Faiza was a lawyer in Sudan, supporting victims of the Genocide in Darfur. In 2007 the Sudanese Government targeted Faiza and her children and they were forced to leave their family and community and seek asylum in the UK. Faiza’s name and image have been changed to protect her identity.
Sabit came to the UK from Bosnia in 1992 as part of a group of 68 people who were selected by the International Red Cross, as they needed immediate hospital care. He had been imprisoned for 120 days in two different Bosnian concentration camps, one of which was the notorious Omarska camp.
Immaculée Hedden lived and worked in Kigali, the capital of Rwanda, before and during the genocide there. She was protected from danger many times; finding refuge with family, at an orphanage and in the basement of a cathedral in Kigali.
When ‘ethnic cleansing’ began in his neighbourhood, Safet narrowly avoided being sent to concentration camps with his father and older brother. Safet describes the fear he felt for his family, but the comfort that he had in the support and help from others.
This resource provides a suggested film to screen (The Book Thief) with questions to be discussed as part of an activity to mark Holocaust Memorial Day.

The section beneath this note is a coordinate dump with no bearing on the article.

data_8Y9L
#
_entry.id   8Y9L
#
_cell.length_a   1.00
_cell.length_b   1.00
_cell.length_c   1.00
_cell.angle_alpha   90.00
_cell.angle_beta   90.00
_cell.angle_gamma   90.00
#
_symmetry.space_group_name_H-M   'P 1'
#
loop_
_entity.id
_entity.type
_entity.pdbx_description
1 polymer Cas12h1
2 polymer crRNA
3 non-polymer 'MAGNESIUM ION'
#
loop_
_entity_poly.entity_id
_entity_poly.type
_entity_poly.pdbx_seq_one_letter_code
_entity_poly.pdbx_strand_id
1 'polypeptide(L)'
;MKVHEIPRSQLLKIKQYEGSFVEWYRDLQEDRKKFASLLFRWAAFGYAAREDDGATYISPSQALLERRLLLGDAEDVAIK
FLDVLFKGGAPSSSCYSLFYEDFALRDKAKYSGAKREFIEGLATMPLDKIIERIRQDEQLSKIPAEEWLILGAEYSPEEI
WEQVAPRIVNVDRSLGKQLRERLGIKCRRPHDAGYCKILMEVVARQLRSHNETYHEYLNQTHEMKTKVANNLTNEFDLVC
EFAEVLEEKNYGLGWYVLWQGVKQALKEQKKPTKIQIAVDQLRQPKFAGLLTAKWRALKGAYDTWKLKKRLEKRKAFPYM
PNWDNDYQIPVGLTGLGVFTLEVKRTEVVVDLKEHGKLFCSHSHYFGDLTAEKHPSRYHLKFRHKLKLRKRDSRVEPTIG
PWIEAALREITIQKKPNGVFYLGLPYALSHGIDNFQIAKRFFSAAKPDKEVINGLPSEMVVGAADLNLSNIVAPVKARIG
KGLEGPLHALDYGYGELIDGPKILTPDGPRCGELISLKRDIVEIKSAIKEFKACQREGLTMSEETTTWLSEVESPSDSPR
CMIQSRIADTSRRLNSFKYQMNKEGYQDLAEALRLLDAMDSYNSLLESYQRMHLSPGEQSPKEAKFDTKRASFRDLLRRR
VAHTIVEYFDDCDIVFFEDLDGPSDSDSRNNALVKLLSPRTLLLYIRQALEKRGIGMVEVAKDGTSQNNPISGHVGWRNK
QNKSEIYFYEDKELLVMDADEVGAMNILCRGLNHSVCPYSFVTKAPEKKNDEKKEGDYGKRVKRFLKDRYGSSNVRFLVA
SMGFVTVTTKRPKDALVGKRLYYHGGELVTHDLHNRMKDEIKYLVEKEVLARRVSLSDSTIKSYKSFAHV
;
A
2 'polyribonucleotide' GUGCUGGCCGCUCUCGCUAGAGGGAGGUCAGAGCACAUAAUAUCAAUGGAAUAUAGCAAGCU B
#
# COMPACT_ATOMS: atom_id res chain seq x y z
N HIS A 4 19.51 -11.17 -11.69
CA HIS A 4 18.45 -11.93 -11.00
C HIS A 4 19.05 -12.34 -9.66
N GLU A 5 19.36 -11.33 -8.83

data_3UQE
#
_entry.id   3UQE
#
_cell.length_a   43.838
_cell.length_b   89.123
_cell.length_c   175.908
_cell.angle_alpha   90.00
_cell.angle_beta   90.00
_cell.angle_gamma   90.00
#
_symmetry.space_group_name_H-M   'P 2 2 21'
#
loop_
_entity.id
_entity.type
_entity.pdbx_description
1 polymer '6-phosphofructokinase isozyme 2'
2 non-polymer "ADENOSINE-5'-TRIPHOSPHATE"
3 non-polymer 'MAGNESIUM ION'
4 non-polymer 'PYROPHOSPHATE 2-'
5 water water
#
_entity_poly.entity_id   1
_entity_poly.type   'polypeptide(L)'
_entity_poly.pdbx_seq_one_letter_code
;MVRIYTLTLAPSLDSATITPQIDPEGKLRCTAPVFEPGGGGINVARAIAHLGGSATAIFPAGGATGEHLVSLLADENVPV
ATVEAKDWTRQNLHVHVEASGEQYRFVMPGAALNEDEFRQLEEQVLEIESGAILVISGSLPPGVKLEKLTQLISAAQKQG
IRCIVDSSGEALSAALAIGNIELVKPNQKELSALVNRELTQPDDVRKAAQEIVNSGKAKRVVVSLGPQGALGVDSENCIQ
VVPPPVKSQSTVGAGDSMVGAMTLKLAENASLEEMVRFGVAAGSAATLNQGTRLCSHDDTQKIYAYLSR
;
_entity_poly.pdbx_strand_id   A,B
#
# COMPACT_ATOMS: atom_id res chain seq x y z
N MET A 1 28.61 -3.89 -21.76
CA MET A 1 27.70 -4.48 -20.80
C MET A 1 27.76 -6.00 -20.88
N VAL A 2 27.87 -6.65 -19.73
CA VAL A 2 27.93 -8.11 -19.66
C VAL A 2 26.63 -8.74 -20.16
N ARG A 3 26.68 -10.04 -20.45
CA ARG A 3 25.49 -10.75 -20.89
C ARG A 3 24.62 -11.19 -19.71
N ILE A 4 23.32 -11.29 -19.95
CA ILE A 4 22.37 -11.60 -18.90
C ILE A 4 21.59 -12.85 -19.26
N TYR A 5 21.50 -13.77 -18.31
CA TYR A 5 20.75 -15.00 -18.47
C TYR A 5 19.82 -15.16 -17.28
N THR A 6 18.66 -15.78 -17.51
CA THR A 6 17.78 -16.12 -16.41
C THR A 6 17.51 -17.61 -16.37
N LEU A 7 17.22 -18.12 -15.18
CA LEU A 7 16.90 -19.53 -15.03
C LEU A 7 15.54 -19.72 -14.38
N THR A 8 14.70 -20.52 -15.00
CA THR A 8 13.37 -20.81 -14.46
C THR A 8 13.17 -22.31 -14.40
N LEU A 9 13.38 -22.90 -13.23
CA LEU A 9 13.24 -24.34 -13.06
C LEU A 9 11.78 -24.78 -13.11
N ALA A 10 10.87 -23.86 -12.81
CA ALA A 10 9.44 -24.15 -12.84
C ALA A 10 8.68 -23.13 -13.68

This resource is produced by the Council of Christians and Jews (CCJ). It is designed for use by Christians in a worship setting on or around Holocaust Memorial Day. It includes commentaries, readings, prayers, poems and testimonies.
Renee Bornstein survived the Holocaust by hiding in barns, farms and convents. Marianne Cohn, a resistance worker, was murdered by the Gestapo for trying to help Renee and other children escape.
Béla Guttmann was a successful Jewish football player who represented Hungary at the Olympics in 1924. He survived the Holocaust by hiding and managed to escape a forced labour camp. After the war he became a famous football coach and manager, leading the Portuguese club Benfica to two successive European Cup wins.
This presentation introduces what is marked on Holocaust Memorial Day (HMD) and can be used at your activity.
There is a wealth of material available covering the many different aspects of the Holocaust, genocide and discrimination. Listed in our bibliography are a few of the books – including fact, fiction, drama and poetry – that we think are helpful for those interested in finding out more about the issues raised by Holocaust Memorial Day.